Coordinating across federal agencies responsible to address alcohol and substance abuse issues, including DOI's (Bureau of Indian Affairs, Bureau of Indian Education), DOJ's (Office of Justice Programs, Office of Tribal Justice) and HHS' (IHS and other agencies in charge of assisting Indian Country)
The Office of Indian Alcohol and Substance Abuse is responsible for aligning, leveraging and coordinating with federal agencies and departments in carrying out the responsibilities delineated in the Tribal Law and Order Act. Contact the office at (240) 276-0549 or IASA@samhsa.hhs.gov.
Office of National Drug Control Policy
National Substance Abuse Prevention Month 2013
Learn it! Live it!
This year, the Office of National Drug Control Policy recognizes four key areas in its approach to preventing substance abuse, targeting: YOUTH, PARENTS, COMMUNITIES, and the WORKPLACE. Prevention works, and that’s why we must continue to encourage partnerships among coalitions and the greater community to build and sustain prevention efforts. Please see the brochure for more information (PDF | 247 KB).
IHS Youth Regional Treatment Center (YRTC) Website Launches!
The Indian Health Service (IHS), Division of Behavioral Health is happy to announce the launch of the IHS Youth Regional Treatment Center (YRTC) website! The site highlights tribal and federal YRTCs that address the ongoing issues of substance abuse and co-occurring disorders among American Indian and Alaska Native youth. To access the site, please visit www.ihs.gov/yrtc/.
Critical Dialogue with Native Youth about Underage Drinking-Our Culture is Prevention
"Critical Dialogue with Native Youth about Underage Drinking-Our Culture is Prevention" is the title of the SAMHSA Native American underage drinking video, a collaborative project between SAMHSA's Underage Drinking Prevention Education Initiatives (UADPEI) and SAMHSA's Native American Center for Excellence, and is intended to support tribes in their local underage drinking prevention communications efforts. This video was produced through the SAMHSA/CSAP UADPEI contract in an ongoing collaboration with States and Territories to produce videos that support local underage drinking prevention communications efforts. Using 'Culture is Prevention' as its theme as well as youth and adult testimonials, the video addresses the consequences of underage drinking, the reasons Native youth choose not to drink, and the way Native cultures and traditions help promote resilience and prevent substance use. You can find this video on SAMHSA's You Tube's Underage Drinking playlist.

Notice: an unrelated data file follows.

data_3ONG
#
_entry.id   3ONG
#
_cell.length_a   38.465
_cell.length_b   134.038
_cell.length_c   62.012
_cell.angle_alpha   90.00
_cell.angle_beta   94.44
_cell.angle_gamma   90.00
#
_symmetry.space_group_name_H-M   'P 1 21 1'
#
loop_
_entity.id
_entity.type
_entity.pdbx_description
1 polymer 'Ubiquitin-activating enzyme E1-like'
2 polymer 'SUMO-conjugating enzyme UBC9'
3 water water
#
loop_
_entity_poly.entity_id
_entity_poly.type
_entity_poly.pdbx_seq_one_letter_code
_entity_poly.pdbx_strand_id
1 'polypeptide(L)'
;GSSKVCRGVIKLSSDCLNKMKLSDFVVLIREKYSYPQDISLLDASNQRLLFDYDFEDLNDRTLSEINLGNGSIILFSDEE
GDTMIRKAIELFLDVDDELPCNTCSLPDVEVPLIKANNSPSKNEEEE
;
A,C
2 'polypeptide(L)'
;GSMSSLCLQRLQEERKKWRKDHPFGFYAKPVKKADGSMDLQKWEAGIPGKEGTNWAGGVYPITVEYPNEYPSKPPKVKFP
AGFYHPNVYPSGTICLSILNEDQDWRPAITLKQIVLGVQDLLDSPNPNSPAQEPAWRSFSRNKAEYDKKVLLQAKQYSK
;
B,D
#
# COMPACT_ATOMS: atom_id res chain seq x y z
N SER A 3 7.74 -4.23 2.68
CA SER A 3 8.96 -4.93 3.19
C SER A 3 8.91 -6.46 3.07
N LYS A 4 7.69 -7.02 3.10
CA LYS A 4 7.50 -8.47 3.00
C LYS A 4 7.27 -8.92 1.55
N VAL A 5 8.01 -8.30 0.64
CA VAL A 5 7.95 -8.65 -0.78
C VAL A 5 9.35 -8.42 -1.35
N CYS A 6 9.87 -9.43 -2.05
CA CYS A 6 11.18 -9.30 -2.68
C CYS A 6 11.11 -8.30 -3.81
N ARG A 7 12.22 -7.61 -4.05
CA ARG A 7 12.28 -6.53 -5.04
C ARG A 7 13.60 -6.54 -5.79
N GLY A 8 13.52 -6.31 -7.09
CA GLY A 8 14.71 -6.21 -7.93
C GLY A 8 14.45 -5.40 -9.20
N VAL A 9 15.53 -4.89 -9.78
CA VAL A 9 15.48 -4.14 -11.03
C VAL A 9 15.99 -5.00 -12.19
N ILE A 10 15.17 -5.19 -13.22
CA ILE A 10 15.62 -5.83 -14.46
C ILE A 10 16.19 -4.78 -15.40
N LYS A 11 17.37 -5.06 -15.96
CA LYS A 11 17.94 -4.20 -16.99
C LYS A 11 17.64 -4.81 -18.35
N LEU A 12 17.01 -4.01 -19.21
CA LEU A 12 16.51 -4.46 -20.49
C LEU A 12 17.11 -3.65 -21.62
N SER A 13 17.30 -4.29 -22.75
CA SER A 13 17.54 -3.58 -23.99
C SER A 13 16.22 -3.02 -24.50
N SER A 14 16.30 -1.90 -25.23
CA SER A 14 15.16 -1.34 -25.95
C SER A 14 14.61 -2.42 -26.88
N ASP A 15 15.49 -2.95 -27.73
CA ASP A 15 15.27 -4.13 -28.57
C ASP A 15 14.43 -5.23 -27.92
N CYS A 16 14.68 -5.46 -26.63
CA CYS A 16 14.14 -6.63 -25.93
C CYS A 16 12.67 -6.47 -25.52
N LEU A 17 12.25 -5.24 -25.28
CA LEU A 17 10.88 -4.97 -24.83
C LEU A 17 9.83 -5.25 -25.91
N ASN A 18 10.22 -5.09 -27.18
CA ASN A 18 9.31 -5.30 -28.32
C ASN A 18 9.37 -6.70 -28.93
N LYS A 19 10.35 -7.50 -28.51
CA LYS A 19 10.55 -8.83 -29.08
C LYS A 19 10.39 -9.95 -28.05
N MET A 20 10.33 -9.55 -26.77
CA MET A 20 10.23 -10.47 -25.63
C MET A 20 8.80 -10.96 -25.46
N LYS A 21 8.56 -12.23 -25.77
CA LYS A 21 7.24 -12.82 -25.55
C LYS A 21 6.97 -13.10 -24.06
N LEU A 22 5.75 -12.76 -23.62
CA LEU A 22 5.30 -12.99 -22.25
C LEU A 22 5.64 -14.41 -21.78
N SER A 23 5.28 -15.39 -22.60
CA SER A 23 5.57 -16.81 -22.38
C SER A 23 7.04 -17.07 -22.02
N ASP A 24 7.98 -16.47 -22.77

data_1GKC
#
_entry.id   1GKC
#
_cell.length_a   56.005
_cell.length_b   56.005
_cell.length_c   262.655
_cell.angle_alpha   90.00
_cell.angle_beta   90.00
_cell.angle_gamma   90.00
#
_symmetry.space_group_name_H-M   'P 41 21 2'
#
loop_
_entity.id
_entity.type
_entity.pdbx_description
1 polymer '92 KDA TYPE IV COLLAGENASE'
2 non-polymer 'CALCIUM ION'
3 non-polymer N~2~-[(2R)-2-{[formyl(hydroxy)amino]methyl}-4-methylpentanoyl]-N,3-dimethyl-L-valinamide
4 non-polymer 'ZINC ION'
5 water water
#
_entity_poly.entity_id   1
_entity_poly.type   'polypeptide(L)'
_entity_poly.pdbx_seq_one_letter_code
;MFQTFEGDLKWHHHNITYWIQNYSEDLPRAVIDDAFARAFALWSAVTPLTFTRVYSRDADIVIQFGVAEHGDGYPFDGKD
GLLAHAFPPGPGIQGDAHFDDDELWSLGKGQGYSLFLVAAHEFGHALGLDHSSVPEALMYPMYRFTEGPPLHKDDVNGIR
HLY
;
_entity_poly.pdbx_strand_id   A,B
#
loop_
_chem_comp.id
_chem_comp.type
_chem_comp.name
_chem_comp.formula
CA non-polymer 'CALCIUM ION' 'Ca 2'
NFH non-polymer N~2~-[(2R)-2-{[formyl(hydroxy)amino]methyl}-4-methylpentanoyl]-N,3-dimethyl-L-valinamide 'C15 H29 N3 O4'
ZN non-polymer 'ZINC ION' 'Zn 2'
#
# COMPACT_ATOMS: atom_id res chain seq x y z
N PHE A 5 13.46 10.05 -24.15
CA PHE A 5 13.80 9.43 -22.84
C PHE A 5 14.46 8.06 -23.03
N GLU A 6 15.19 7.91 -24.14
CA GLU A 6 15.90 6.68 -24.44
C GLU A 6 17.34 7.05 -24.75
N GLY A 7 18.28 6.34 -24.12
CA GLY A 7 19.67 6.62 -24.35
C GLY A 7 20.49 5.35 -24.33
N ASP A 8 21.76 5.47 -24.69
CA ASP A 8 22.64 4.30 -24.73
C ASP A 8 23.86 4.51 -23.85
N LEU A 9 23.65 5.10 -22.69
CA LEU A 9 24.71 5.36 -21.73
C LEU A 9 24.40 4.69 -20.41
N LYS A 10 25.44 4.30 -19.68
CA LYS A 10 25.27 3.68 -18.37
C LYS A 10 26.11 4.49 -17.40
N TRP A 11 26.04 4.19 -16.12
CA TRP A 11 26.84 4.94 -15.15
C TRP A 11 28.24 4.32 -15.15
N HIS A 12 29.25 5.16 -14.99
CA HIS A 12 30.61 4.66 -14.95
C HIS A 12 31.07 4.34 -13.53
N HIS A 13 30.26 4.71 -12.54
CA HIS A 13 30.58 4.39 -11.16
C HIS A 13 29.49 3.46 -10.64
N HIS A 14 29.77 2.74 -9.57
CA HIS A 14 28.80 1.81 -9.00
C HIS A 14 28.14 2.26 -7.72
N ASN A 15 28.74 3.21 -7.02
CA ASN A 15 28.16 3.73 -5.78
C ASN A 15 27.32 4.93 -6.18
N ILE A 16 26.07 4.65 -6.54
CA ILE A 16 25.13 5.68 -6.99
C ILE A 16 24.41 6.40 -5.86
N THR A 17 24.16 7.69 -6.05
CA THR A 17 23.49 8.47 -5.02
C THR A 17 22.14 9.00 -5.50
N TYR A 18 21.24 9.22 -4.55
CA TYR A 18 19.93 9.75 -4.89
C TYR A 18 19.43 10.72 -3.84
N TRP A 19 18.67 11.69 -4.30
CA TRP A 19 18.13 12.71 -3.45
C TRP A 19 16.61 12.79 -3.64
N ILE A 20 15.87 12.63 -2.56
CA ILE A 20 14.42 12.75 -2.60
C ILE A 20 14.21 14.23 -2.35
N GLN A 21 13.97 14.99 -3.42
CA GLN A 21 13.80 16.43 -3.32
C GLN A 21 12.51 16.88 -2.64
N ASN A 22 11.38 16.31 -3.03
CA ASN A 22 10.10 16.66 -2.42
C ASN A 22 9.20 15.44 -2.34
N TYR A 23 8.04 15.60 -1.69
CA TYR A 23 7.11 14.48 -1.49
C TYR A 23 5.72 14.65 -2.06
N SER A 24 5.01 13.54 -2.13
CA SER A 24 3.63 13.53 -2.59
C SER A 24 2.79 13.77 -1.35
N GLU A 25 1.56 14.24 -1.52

Prevention & Recovery Newsletter (Summer 2013)
The Summer 2013 issue of the "Prevention & Recovery" newsletter is now available for download. The theme for this issue is entitled, "Creating Safe and Healthy School Environments" within American Indian/Alaska Native communities.
Download the Summer 2013 issue of the quarterly newsletter Prevention & Recovery: A Multi-Agency Alcohol and Substance Abuse Prevention Collaboration (PDF | 3.1 MB).
Visit the Prevention & Recovery Archive for past issues.
Public Health Tribal Support Fellowship
Funding Opportunity Number: CDC-OSTLTS-2013-0070
Agency: Centers for Disease Control
Posted Date: September 16, 2013
Original Closing Date: December, 2013
Application Deadline: December, 2013
Alcohol Education Project Grants (R25)
Funding Opportunity Number: PAR-11-205
Posted Date: Apr 20, 2011
Original Closing Date: May 7, 2014
Application Deadline: May 7, 2014
Alcohol Research Resource Awards (R24)
Funding Opportunity Number: PAR-13-319
Posted Date: Aug 6, 2013
Original Closing Date: Sep 7, 2016
Application Deadline: Sep 7, 2016
Comprehensive List of Indian Education Grant Programs
Comprehensive List of Indian Education Grant Programs [PDF 328KB]
CultureCard: A Guide to Build Cultural Awareness
The Office of Indian Alcohol and Substance Abuse' current featured resource is "CultureCard: A Guide to Build Cultural Awareness". It is intended to enhance cultural competence when serving American Indian and Alaska Native communities. Covers regional differences; cultural customs; spirituality; communications styles; the role of veterans and the elderly, and health disparities, such as suicide.
You can download this free document by visiting the SAMHSA publications store.
Last updated: 09/23/2013